Forecasting Halloween During a Pandemic

September 20, 2020
Forecasting Halloween During a Pandemic

Tricky forecasting leaves chocolate companies wondering how candy sales will fare this Halloween.

Mars’ time horizon for planning for the Halloween season spans two years, yet no one could have known how different things would be this year because the pandemic.  For Hershey, Halloween spending comprises ten percent of annual sales.

No one is sure right now if “self-consumption,” when people buy Halloween candy to eat themselves rather than to distribute to others, will be enough to fill the gap of sales lost from trick-or-treating.

Video Spotlight: 

This post is based on the Fortune article reposted to Yahoo Finance, How scary will a COVID-19 Halloween be for candy companies?, by Beth Kowitt, August 29, 2020, and the YouTube video in the Spotlight. Image source: Shutterstock / Sandy Morelli

Discussion Questions:

1.   What role does aggregate planning play in the current availability of candy for Halloween of 2020?

Guidance: Many companies have a long planning horizon.  In part this may be to ensure adequate supplies of materials and resources when it comes time to manufacture product to meet demand. In addition, manufacturers need to make sure they have enough capacity to create the amount of product needed.   Aggregate planning is rough cut capacity planning, where forecasters look two to 18 months out into the future and roughly try to match capacity and demand.

Aggregate planners for Mars began planning for Halloween 2020 long before the COVID-19 crisis.  Sudden shifts in plans can cause significant problems if demand differs significantly from what was expected.  Normally about half of Halloween candy purchases are for self-consumption, and chocolate companies are planning more promotions to raise that segment further if needed.

2. How have forecasts for candy sales made long before the pandemic, compared with sales so far?

Guidance: Halloween garners huge revenues for businesses that sell seasonal products. It is second only to Christmas in terms of holiday consumer spending.   In 2019, companies raked in over $8.8 billion in Halloween sales, placing third for total spending over the last 15 years, according to the National Retail Federation’s survey.

Spending included costumes, candy, decorations, and card purchases. No one knows for sure what to expect this year.  The pre-pandemic economy was extremely strong and promising, and it is likely that manufacturers of Halloween-related products had planned accordingly.  Usually, consumers buy about half of the available Halloween candy for themselves, beginning long before the holiday arrives. The other half of candy sales take place a couple weeks before.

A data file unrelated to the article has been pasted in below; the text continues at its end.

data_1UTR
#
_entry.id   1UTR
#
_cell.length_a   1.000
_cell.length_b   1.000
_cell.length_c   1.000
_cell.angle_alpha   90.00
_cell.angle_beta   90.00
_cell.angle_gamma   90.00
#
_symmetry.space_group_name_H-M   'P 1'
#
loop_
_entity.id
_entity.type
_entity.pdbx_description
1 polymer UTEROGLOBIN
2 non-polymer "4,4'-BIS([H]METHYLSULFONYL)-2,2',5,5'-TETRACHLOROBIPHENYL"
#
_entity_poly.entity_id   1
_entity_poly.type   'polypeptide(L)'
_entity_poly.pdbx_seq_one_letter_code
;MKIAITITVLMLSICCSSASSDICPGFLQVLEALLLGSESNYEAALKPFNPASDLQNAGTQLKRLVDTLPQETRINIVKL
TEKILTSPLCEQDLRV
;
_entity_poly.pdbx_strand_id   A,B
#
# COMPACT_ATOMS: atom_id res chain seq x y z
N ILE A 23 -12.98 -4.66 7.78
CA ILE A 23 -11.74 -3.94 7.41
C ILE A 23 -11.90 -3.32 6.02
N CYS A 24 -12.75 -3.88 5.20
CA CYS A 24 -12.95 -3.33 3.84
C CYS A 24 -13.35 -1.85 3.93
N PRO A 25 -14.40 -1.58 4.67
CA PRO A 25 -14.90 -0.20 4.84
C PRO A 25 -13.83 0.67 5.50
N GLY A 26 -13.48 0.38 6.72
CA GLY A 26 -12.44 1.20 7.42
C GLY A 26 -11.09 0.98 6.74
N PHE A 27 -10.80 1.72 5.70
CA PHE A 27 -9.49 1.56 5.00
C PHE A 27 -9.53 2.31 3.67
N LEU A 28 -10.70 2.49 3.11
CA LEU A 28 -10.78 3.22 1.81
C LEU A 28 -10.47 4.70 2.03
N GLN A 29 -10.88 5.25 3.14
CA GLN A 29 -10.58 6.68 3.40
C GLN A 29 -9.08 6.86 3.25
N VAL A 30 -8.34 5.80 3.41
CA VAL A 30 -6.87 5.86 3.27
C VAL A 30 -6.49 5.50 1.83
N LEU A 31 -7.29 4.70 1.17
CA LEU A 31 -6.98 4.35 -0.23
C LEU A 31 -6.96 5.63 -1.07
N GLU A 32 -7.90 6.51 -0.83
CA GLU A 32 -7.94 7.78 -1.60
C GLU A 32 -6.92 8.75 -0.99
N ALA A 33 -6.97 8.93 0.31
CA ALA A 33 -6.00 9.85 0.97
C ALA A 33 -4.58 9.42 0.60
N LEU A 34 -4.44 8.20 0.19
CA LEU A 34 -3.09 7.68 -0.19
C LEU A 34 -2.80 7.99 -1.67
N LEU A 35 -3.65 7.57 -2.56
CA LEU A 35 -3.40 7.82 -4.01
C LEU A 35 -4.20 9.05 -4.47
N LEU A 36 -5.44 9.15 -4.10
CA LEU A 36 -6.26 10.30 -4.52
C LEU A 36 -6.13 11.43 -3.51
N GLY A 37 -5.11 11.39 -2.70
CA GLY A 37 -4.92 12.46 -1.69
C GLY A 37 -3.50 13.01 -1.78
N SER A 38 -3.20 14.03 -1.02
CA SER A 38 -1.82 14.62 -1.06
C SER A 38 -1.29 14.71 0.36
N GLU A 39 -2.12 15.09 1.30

Fortunately for candy makers, demand for chocolate has remained high during the pandemic.  Consumers have stockpiled many comfort foods and longer shelf-life products, such as soup, peanut butter, cereal, and (happily for companies like Mars and Hershey) chocolate.

In fact, Hershey recently reported that its “everyday chocolate sales” have been increasing by about nine percent since the COVID-19 crisis began.  This, in fact, may be putting a bit of a strain on resources that were not necessarily geared up for these increased capacity requirements when aggregate plans were originally made many months before.  Fortunately for consumers, so far Hershey has been able to keep up.

Ferrero, which makes Butterfinger and Baby Ruth chocolates among other favorites, reports sales thus far for the Halloween season similar to those of years past.

3. What adjustments to product options or quantities of production have been made in light of the pandemic?

Guidance: Regardless of whether or not companies are operating during relatively stable times, or during unusual times such as a pandemic, forecasts are always subject to error and companies should plan accordingly.  Even the most accurate forecasters need to have contingency plans.

Often, contingency plans can involve safety stock or maintaining the ability and capacity to create extra product quickly if needed.  In this case, Hershey, for instance, is producing fewer items that are specifically seasonal, like its popular Reese’s Pumpkins. Instead, it is opting to make more of its regular product line.  That way, if sales for Halloween are lower than expected, Hershey or the retailers it serves are not stuck with products that must be heavily discounted in order to clear them out after the autumn holidays.

In another example, Mondelez International is banking on selling more family-size packages instead of individual units and has planned accordingly.

4. How have distribution channels for chocolate candy changed since the onset of the pandemic?

Guidance: One top executive at Ferrero reports that online chocolate sales grew in the first five weeks of the U.S. lockdown as much as would have been expected in five years of normalcy.  Hershey believes this spike in online orders will continue for Halloween, expecting 15 to 20 percent of its holiday sales to come from curbside and home delivery.  Online distribution channels have greatly aided chocolate makers during the pandemic.


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